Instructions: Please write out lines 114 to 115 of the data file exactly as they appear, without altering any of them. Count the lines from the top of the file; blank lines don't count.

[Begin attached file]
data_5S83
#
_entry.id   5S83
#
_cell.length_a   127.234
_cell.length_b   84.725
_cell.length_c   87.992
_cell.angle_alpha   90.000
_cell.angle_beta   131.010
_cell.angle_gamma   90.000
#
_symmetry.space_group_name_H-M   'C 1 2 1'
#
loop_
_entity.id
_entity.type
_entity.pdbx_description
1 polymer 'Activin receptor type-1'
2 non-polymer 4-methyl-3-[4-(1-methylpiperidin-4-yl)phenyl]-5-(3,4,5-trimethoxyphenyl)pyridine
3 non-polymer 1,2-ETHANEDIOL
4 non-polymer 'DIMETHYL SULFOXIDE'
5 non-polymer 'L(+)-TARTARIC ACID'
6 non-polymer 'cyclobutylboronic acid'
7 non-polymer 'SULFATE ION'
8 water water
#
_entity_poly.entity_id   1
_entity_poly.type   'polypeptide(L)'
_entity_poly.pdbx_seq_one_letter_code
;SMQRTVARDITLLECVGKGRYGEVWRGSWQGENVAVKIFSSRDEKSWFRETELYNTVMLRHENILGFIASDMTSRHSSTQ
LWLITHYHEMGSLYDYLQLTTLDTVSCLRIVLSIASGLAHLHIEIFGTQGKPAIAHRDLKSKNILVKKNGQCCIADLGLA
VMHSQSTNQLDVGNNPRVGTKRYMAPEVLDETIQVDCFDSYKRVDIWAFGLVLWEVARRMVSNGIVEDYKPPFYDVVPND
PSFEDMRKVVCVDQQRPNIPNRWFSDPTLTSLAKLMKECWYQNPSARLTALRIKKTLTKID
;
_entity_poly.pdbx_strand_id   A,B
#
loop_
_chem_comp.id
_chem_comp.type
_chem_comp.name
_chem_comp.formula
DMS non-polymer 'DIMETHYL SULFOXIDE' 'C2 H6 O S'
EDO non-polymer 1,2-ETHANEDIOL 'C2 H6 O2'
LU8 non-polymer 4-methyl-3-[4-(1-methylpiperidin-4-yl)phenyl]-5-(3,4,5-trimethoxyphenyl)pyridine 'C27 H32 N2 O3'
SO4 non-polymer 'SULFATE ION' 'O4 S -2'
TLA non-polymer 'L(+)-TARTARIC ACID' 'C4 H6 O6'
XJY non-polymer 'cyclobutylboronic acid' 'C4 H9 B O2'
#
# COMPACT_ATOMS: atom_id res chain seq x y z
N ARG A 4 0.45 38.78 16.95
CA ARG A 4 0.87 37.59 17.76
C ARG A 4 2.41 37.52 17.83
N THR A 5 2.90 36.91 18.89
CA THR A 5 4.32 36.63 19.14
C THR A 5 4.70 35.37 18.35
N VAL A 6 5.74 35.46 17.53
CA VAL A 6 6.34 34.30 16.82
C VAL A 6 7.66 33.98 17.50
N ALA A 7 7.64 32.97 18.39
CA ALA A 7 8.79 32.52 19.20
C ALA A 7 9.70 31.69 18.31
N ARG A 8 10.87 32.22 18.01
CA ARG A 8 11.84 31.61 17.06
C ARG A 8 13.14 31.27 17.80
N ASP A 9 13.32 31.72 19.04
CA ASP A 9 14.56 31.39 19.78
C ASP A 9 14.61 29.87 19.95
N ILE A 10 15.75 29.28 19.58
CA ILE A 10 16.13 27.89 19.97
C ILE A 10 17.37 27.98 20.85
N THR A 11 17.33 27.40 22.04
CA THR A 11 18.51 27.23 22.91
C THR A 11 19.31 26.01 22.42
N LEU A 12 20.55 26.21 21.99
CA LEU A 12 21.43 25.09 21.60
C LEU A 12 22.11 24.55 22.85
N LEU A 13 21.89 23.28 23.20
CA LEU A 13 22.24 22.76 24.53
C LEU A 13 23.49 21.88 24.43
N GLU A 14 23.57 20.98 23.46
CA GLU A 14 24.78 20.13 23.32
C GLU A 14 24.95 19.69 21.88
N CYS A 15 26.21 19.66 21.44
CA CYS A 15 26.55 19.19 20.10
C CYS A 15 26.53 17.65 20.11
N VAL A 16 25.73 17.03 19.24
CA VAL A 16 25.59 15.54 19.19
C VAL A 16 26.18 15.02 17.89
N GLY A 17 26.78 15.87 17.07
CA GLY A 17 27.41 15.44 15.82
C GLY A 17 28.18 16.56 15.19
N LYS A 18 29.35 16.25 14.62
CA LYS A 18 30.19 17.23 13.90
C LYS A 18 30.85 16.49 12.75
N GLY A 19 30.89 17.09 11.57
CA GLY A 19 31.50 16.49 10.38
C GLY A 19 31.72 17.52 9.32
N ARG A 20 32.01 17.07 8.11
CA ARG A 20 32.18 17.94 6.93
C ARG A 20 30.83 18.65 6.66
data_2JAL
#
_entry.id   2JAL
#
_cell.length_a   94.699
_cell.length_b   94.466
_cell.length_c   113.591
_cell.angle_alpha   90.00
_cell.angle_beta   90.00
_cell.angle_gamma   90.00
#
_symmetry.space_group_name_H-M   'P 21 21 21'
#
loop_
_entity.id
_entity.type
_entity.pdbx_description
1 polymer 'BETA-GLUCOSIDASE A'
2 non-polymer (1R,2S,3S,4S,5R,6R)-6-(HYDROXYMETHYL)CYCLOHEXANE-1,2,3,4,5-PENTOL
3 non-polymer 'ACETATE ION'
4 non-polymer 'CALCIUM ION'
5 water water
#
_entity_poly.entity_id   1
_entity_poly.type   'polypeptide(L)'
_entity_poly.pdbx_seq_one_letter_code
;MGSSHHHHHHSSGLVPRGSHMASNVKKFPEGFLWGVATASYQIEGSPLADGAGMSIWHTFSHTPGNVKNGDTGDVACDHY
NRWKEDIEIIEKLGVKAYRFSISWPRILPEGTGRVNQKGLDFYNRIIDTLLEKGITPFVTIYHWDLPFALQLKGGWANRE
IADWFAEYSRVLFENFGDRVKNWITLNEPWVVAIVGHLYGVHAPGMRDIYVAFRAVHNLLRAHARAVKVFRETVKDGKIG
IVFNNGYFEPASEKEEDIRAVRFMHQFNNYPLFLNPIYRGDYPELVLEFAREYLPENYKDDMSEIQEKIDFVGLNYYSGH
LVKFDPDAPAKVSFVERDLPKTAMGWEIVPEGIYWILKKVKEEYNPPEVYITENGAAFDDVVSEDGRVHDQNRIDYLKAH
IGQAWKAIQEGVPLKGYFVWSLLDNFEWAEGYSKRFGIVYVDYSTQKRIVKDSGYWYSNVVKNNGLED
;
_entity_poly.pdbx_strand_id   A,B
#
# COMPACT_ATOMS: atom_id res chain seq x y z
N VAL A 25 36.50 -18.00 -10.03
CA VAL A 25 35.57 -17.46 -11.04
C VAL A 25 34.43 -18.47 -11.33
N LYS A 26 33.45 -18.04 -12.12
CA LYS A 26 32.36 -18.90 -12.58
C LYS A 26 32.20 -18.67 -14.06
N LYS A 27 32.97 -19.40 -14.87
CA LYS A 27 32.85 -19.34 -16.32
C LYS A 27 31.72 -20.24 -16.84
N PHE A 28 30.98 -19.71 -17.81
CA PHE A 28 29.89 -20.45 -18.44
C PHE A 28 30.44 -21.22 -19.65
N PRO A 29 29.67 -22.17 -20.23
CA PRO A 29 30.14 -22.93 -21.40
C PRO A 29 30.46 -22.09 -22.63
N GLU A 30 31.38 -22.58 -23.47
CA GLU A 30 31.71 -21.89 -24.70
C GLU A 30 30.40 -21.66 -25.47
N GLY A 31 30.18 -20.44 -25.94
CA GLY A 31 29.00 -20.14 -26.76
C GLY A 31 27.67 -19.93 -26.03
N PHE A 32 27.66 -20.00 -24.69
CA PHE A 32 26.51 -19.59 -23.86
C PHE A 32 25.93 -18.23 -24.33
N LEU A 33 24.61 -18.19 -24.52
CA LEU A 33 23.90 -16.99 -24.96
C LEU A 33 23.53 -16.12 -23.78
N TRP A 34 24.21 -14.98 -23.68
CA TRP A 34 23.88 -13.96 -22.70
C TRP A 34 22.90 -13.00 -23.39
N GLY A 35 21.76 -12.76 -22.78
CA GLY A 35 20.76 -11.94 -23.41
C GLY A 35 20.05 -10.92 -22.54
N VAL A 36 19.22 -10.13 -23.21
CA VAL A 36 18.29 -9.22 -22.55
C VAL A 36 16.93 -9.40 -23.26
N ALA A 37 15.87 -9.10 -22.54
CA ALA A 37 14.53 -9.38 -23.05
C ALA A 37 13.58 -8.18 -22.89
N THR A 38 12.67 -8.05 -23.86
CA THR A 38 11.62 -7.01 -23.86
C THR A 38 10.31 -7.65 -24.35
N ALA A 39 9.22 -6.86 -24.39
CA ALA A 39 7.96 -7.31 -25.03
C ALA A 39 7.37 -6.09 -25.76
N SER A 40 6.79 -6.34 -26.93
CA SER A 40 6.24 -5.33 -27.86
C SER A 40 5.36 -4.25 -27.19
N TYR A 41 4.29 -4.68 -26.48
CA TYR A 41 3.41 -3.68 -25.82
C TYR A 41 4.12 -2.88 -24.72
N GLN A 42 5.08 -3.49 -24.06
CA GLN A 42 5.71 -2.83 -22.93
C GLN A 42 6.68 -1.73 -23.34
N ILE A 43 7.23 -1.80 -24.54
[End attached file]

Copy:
loop_
_entity.id